Affordable Access

deepdyve-link
Publisher Website

LPA receptor signaling: pharmacology, physiology, and pathophysiology.

Authors
  • Yung, Yun C1
  • Stoddard, Nicole C2
  • Chun, Jerold1
  • 1 Department of Molecular and Cellular Neuroscience, Dorris Neuroscience Center, The Scripps Research Institute, La Jolla, CA 92037.
  • 2 Department of Molecular and Cellular Neuroscience, Dorris Neuroscience Center, The Scripps Research Institute, La Jolla, CA 92037 Biomedical Sciences Graduate Program, University of California, San Diego School of Medicine, La Jolla, CA 92037.
Type
Published Article
Journal
The Journal of Lipid Research
Publisher
"American Society for Biochemistry and Molecular Biology, Journal of Lipid Research"
Publication Date
Jul 01, 2014
Volume
55
Issue
7
Pages
1192–1214
Identifiers
DOI: 10.1194/jlr.R046458
PMID: 24643338
Source
Medline
Keywords
License
Unknown

Abstract

Lysophosphatidic acid (LPA) is a small ubiquitous lipid found in vertebrate and nonvertebrate organisms that mediates diverse biological actions and demonstrates medicinal relevance. LPA's functional roles are driven by extracellular signaling through at least six 7-transmembrane G protein-coupled receptors. These receptors are named LPA1-6 and signal through numerous effector pathways activated by heterotrimeric G proteins, including Gi/o, G12/13, Gq, and Gs LPA receptor-mediated effects have been described in numerous cell types and model systems, both in vitro and in vivo, through gain- and loss-of-function studies. These studies have revealed physiological and pathophysiological influences on virtually every organ system and developmental stage of an organism. These include the nervous, cardiovascular, reproductive, and pulmonary systems. Disturbances in normal LPA signaling may contribute to a range of diseases, including neurodevelopmental and neuropsychiatric disorders, pain, cardiovascular disease, bone disorders, fibrosis, cancer, infertility, and obesity. These studies underscore the potential of LPA receptor subtypes and related signaling mechanisms to provide novel therapeutic targets.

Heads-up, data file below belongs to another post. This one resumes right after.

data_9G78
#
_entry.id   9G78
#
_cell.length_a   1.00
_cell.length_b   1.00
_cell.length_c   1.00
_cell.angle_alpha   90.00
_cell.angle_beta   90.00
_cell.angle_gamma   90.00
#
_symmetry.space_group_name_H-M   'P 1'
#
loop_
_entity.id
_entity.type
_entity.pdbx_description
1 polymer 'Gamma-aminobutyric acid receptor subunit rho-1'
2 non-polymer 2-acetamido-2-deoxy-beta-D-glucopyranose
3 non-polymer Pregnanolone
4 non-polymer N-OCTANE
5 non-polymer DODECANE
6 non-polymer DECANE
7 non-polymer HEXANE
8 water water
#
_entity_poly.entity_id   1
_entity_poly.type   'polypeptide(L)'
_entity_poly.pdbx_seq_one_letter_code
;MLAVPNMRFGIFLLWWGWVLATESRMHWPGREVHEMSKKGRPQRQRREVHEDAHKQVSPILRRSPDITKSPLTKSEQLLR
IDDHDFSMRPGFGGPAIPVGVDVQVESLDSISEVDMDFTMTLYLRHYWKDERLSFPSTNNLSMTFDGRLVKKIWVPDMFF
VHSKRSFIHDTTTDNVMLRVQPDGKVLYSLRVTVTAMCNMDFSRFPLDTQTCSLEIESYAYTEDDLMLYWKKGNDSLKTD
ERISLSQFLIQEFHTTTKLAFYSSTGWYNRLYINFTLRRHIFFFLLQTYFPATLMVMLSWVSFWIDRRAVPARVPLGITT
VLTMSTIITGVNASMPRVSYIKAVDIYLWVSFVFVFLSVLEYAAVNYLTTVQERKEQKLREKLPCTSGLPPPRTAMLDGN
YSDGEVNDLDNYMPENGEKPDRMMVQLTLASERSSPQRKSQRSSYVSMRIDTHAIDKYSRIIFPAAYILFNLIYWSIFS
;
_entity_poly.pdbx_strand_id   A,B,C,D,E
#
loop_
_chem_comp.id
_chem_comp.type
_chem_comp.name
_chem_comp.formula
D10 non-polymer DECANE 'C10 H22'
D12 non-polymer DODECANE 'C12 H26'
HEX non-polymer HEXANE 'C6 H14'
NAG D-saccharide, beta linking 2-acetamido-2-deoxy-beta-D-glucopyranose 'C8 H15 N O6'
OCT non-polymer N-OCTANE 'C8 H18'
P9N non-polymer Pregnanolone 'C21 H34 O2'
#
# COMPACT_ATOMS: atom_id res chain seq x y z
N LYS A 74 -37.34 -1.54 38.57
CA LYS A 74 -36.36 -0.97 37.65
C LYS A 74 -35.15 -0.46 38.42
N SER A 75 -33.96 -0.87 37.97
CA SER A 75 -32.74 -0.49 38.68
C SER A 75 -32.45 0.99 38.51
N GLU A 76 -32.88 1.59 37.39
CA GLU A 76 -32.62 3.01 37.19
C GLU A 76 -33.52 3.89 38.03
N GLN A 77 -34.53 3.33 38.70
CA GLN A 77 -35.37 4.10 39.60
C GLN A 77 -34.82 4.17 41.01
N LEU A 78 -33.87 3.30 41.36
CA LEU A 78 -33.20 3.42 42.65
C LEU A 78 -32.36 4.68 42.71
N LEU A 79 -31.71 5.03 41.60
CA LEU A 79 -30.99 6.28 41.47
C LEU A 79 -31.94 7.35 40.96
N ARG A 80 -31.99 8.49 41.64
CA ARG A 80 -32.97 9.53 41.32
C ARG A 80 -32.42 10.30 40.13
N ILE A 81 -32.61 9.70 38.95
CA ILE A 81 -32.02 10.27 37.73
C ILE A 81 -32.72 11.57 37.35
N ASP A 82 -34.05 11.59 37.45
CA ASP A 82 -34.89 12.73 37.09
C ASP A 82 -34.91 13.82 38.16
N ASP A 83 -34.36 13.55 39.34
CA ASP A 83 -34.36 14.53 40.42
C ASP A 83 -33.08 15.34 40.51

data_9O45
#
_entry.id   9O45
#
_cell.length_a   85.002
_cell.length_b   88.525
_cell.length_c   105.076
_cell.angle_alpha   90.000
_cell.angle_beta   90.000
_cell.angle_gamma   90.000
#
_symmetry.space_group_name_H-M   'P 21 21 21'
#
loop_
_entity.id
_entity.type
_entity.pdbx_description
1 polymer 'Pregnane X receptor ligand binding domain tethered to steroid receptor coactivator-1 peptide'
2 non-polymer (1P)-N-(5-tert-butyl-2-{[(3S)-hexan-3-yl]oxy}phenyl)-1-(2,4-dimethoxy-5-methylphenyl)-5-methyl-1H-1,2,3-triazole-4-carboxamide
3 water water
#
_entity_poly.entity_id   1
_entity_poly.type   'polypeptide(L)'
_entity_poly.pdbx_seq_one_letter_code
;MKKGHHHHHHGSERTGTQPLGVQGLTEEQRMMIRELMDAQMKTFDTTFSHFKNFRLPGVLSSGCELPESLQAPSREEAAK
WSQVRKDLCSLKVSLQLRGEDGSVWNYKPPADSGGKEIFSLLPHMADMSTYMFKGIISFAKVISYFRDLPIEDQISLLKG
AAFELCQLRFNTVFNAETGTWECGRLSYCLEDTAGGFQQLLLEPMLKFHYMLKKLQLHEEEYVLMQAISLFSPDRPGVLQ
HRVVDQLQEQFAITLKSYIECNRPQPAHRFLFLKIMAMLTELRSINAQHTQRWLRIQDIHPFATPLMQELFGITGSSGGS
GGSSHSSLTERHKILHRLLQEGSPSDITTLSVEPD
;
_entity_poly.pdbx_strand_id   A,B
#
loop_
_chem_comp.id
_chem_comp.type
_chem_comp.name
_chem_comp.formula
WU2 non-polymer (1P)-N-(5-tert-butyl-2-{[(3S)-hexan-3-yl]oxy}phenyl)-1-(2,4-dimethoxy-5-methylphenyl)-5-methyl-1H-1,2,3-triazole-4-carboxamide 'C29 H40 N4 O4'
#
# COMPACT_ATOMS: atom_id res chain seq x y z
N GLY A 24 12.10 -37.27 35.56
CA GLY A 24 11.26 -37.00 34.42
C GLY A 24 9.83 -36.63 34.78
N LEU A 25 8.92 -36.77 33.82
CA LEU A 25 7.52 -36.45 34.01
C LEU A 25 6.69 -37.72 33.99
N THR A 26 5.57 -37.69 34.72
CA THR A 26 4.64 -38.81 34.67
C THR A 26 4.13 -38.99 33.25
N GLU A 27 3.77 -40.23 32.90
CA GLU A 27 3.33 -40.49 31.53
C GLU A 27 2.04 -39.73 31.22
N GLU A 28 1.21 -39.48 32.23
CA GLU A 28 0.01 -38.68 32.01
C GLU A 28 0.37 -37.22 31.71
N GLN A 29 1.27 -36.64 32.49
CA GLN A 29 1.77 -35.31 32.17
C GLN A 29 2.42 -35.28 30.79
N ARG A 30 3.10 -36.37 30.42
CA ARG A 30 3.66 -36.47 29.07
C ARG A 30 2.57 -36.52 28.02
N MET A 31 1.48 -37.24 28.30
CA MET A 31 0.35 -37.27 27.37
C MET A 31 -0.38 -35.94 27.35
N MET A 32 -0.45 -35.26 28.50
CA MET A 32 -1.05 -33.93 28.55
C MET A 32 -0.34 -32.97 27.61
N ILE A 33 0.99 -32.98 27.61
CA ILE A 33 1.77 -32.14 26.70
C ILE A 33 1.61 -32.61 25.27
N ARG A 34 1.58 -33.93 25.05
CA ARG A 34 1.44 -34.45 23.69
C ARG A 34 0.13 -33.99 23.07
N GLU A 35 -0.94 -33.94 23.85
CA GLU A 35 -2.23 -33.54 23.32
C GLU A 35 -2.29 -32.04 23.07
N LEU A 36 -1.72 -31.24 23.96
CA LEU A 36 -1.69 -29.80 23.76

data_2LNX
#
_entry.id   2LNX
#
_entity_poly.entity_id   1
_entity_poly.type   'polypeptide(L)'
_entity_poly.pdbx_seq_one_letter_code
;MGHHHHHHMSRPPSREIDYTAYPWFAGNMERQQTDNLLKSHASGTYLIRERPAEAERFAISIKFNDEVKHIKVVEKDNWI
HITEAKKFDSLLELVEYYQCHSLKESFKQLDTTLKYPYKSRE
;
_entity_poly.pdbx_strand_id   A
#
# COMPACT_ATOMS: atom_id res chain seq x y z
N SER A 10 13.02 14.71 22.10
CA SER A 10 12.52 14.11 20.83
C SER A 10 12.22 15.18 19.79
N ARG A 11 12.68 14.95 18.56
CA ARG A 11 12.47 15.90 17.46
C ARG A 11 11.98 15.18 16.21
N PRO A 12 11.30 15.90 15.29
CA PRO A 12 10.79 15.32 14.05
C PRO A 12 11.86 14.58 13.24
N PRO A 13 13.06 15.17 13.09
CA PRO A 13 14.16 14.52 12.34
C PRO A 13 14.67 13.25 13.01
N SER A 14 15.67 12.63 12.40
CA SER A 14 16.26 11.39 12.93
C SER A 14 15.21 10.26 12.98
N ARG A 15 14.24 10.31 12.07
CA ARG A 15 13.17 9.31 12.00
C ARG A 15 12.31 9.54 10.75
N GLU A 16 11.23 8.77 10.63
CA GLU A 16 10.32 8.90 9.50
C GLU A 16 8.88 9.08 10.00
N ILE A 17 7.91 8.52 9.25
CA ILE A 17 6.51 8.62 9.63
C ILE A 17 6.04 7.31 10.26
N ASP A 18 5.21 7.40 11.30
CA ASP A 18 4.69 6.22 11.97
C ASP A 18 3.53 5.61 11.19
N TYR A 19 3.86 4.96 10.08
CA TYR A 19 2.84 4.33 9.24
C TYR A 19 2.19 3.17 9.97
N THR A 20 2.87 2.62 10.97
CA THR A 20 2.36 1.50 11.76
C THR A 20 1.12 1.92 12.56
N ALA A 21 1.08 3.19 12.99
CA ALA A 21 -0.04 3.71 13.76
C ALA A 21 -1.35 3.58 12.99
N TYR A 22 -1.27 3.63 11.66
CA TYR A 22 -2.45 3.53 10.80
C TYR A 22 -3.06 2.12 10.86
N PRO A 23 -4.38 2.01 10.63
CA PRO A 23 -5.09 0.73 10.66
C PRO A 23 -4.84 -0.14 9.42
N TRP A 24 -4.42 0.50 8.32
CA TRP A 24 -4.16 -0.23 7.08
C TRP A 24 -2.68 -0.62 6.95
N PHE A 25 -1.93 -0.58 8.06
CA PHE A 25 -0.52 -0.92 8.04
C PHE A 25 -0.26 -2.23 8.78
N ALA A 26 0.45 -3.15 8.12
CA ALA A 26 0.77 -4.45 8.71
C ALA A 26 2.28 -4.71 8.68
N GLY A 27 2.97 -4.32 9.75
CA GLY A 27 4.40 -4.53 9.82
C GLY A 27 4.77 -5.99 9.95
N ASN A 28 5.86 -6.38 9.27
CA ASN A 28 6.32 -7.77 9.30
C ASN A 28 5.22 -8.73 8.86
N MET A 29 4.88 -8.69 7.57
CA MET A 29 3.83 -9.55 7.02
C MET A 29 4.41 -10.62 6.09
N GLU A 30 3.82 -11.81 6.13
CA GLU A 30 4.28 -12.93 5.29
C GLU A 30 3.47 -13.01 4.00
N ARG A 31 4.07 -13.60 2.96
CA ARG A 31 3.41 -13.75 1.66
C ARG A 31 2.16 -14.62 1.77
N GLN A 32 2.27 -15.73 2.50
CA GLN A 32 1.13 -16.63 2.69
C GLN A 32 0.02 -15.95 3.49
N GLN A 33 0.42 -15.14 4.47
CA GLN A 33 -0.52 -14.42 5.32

Report this publication

Statistics

Seen <100 times